The messy details of the drug’s development give some credence to the claim by pharmaceutical companies that drugs are expensive to research and produce (thus justifying their high costs), but it’s sad to see how politics and greed get in the way of important drugs reaching patients.  On the other hand, there’s the problem of drugs being released before there is sufficient follow-up data to be sure they’re safe. A recent example are the reports that are starting to surface about the Gardasil vaccine for the HPV virus. This one doesn’t affect me directly, but my daughter falls into the age group it’s being recommended for.

As with Adriamycin and Cytoxan, Taxol goes after rapidly dividing cells, so again there are the side effects of hair loss and mouth sores, along with the added possibility of neuropathy (tingling, burning and other nerve problems) in fingers and toes. The infusion will take about an hour, longer than what I’ve been having, but I don’t know if that time includes a Popsicle. There are other side effects, some of which are related not to the drug but to the solution the drug is suspended in for infusion. So along with my happy drug, dexamethasone, I’ll also have to take some Benadryl and Zantac before the infusion to prevent an allergic reaction. The nurse said she’d need to sit with me for the first 15 to 20 minutes of the first infusion to monitor for any reaction. Apparently, if it’s going to happen, it happens the first time, but not after that.  (Gee, nothing like a little heightened anxiety for making the switch.)  But she also said that, compared to the drugs I’m on now, Taxol is “a walk in the park.” Makes you wonder what kind of parks these nurses walk in.

As cancer-treating drugs go, Taxol does seem a bit safer than Adriamycin and Cytoxan, which both show up as known or probable carcinogens on the list put out by the American Cancer Society. If you want to see what else is on the list, you can find it at:  http://www.cancer.org/docroot/PED/content/PED_1_3x_Known_and_Probable_Carcinogens.asp

You’ll recognize some of the standard elements we’ve heard about: asbestos, formaldehyde, radium, and mustard gas.  But there are some surprising items listed too: betel nut, Chinese-style salted fish.  And chimney sweeps and furniture manufacturers beware — your whole profession can induce cancer.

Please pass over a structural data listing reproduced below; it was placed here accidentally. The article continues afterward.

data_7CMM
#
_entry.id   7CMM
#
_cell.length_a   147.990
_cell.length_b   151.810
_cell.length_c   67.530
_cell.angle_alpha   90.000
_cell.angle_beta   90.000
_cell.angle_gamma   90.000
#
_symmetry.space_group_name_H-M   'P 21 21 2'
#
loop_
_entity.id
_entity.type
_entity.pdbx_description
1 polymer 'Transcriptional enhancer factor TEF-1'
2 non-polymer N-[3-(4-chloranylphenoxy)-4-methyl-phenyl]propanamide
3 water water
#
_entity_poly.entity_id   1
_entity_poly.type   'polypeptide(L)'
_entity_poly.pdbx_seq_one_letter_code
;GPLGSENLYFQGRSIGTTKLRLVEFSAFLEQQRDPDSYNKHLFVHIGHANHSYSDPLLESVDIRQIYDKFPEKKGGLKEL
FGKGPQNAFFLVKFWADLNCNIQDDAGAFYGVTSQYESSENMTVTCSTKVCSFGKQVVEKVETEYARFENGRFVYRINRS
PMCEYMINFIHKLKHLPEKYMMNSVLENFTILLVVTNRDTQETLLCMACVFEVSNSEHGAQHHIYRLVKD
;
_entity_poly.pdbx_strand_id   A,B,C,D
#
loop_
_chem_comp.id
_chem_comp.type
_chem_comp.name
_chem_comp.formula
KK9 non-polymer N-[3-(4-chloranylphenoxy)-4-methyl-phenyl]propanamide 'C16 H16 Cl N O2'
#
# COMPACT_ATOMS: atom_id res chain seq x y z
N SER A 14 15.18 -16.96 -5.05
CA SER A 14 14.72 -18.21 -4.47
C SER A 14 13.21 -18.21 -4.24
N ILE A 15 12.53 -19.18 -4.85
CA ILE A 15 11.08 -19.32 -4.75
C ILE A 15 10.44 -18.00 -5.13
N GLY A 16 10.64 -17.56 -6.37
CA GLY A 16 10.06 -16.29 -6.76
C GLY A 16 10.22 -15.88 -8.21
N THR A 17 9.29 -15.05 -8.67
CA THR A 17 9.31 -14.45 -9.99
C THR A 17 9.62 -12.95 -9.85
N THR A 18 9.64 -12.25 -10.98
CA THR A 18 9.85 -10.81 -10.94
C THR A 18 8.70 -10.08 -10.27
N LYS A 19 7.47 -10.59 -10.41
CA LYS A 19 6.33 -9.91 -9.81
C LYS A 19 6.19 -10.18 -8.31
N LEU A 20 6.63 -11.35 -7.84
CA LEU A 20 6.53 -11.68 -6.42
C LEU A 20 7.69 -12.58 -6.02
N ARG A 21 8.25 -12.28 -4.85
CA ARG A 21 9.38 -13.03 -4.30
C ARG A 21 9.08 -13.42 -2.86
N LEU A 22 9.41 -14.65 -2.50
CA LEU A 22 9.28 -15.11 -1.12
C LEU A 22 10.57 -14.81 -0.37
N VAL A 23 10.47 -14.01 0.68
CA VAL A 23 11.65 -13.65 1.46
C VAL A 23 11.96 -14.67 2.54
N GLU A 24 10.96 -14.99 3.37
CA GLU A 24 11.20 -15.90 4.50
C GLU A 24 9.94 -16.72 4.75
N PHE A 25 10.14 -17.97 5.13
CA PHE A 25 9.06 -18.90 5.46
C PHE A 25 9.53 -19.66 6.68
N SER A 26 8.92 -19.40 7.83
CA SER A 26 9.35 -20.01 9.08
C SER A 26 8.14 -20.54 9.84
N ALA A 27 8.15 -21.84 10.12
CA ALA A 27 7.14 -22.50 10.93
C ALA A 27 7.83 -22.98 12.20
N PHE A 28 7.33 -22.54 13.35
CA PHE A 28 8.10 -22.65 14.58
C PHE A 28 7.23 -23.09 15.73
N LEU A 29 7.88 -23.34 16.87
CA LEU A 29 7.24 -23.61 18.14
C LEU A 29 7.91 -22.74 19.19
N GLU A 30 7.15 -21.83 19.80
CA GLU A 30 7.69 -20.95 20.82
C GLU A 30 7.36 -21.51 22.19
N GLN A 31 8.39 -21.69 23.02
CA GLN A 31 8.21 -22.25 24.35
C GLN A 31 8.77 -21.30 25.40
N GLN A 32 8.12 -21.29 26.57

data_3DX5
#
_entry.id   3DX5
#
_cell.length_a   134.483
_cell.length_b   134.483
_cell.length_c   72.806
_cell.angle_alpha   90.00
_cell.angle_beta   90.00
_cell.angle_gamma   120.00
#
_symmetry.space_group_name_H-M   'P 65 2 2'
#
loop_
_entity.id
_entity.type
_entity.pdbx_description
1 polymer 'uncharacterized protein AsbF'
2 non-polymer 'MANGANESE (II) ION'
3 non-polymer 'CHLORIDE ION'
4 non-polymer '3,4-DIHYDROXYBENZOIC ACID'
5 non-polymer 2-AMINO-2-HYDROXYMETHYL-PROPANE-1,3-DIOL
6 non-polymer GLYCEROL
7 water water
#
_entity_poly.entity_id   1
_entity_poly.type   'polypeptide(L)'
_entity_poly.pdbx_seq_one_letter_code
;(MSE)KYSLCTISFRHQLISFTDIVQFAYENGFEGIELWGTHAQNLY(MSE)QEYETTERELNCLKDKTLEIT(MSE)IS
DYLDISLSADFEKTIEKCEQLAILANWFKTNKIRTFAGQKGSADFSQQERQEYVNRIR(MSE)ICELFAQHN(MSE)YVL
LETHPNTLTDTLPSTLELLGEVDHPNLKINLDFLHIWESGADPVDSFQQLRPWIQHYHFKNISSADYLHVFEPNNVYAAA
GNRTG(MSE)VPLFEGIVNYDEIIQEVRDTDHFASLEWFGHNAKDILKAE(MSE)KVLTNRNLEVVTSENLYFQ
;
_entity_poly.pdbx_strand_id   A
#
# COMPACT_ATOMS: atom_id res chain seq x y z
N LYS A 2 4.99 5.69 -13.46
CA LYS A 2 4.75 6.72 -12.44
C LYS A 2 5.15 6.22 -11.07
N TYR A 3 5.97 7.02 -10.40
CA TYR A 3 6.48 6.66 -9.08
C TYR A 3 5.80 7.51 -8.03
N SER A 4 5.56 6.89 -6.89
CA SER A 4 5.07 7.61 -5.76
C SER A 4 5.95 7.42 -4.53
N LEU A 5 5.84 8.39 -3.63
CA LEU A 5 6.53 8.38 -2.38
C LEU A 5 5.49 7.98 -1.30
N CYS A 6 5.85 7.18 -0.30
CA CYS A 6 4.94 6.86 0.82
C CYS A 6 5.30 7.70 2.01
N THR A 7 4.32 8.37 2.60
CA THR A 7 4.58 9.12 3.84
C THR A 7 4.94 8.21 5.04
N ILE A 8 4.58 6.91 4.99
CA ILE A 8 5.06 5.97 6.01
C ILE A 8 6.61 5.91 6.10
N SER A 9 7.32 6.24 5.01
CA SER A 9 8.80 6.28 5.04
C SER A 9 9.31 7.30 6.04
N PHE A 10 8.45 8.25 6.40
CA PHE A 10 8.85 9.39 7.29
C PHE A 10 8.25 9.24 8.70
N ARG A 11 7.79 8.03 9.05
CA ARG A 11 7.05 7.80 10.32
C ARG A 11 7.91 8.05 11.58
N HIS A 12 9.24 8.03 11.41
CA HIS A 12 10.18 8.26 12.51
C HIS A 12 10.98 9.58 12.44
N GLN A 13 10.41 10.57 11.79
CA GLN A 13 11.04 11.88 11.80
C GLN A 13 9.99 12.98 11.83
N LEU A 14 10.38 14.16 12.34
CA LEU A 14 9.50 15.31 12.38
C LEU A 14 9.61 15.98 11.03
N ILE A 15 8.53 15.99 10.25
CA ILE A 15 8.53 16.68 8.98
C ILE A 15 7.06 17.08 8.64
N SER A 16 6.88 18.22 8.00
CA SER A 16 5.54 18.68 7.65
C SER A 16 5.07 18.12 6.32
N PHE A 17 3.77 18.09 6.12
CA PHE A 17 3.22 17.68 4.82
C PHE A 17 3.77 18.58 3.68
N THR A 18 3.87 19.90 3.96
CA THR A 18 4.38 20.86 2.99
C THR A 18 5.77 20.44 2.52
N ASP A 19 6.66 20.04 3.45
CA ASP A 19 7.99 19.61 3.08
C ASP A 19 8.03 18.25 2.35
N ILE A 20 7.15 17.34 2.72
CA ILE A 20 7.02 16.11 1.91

Other cancer-fighting treatments show up on the list as well.  Tamoxifen, widely used in treating certain types of breast cancer (but not mine) is there, as is arsenic, which the infusion nurse tells me is used in minute amounts for a certain type of leukemia.  People undergoing that treatment get a small dose every day (including weekends) over the course of a year.  This idea of using cancer-inducing substances to treat cancer is a bit like the “hair of the dog” cure for a hangover. “Here, take some of what can make you sick. You’ll feel better!”  (By the way, alcohol consumption shows up on the carcinogen list too.)

Two other items that show up on the list are birth control pills and hormone replacement therapy (HRT), estrogen being the culprit behind both. If you look at lists of risk factors for breast cancer published for the general public (for example: http://www.mayoclinic.com/health/breast-cancer/DS00328/DSECTION=risk-factors), you’ll see HRT there. But the use of birth control pills is conspicuously absent from that list. So here is yet another gray area in the world of medicine and science with respect to cancer. What do we really know about the causes (because all of us with this diagnosis rack our brains trying to figure out how we got it) and why is there so much conflicting information about it?

The harder you look, the more elusive the answers.

So I comfort myself by looking at the surprising connections arising from my situation.  During a bout of warm sunny weather a few weeks back, I was basking out on the deck, head uncovered, taking care of paperwork, phone calls, etc. The hummingbirds had no interest in me this time, but the next morning I noticed my scalp was pink.  A bit of a sunburn there.  As I was describing the situation to my dad on the phone later that day, he said “Yeah, that happens to me every year.”  And in a different phone conversation, my brother admitted that he has the same problem, adding “just wait till it starts to peel.”

Never thought I’d be commiserating with my male relatives about a sunburned head.